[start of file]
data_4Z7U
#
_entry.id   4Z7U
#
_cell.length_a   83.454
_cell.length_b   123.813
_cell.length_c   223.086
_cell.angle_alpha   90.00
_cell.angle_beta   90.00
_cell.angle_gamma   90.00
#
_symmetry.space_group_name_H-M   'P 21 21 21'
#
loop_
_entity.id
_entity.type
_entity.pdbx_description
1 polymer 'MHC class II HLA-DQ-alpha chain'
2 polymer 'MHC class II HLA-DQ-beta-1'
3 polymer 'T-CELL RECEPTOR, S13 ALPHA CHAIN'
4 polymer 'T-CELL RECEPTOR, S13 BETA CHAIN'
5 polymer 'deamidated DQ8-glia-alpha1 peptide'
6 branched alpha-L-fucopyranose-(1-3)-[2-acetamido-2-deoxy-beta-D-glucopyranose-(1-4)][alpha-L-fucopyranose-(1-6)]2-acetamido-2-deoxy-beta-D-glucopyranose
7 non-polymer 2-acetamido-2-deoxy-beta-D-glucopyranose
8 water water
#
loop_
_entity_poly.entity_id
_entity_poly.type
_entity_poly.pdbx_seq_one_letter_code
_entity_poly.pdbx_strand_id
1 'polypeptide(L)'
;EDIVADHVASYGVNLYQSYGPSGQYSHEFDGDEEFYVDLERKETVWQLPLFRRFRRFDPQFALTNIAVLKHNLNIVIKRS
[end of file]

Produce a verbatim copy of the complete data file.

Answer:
data_4Z7U
#
_entry.id   4Z7U
#
_cell.length_a   83.454
_cell.length_b   123.813
_cell.length_c   223.086
_cell.angle_alpha   90.00
_cell.angle_beta   90.00
_cell.angle_gamma   90.00
#
_symmetry.space_group_name_H-M   'P 21 21 21'
#
loop_
_entity.id
_entity.type
_entity.pdbx_description
1 polymer 'MHC class II HLA-DQ-alpha chain'
2 polymer 'MHC class II HLA-DQ-beta-1'
3 polymer 'T-CELL RECEPTOR, S13 ALPHA CHAIN'
4 polymer 'T-CELL RECEPTOR, S13 BETA CHAIN'
5 polymer 'deamidated DQ8-glia-alpha1 peptide'
6 branched alpha-L-fucopyranose-(1-3)-[2-acetamido-2-deoxy-beta-D-glucopyranose-(1-4)][alpha-L-fucopyranose-(1-6)]2-acetamido-2-deoxy-beta-D-glucopyranose
7 non-polymer 2-acetamido-2-deoxy-beta-D-glucopyranose
8 water water
#
loop_
_entity_poly.entity_id
_entity_poly.type
_entity_poly.pdbx_seq_one_letter_code
_entity_poly.pdbx_strand_id
1 'polypeptide(L)'
;EDIVADHVASYGVNLYQSYGPSGQYSHEFDGDEEFYVDLERKETVWQLPLFRRFRRFDPQFALTNIAVLKHNLNIVIKRS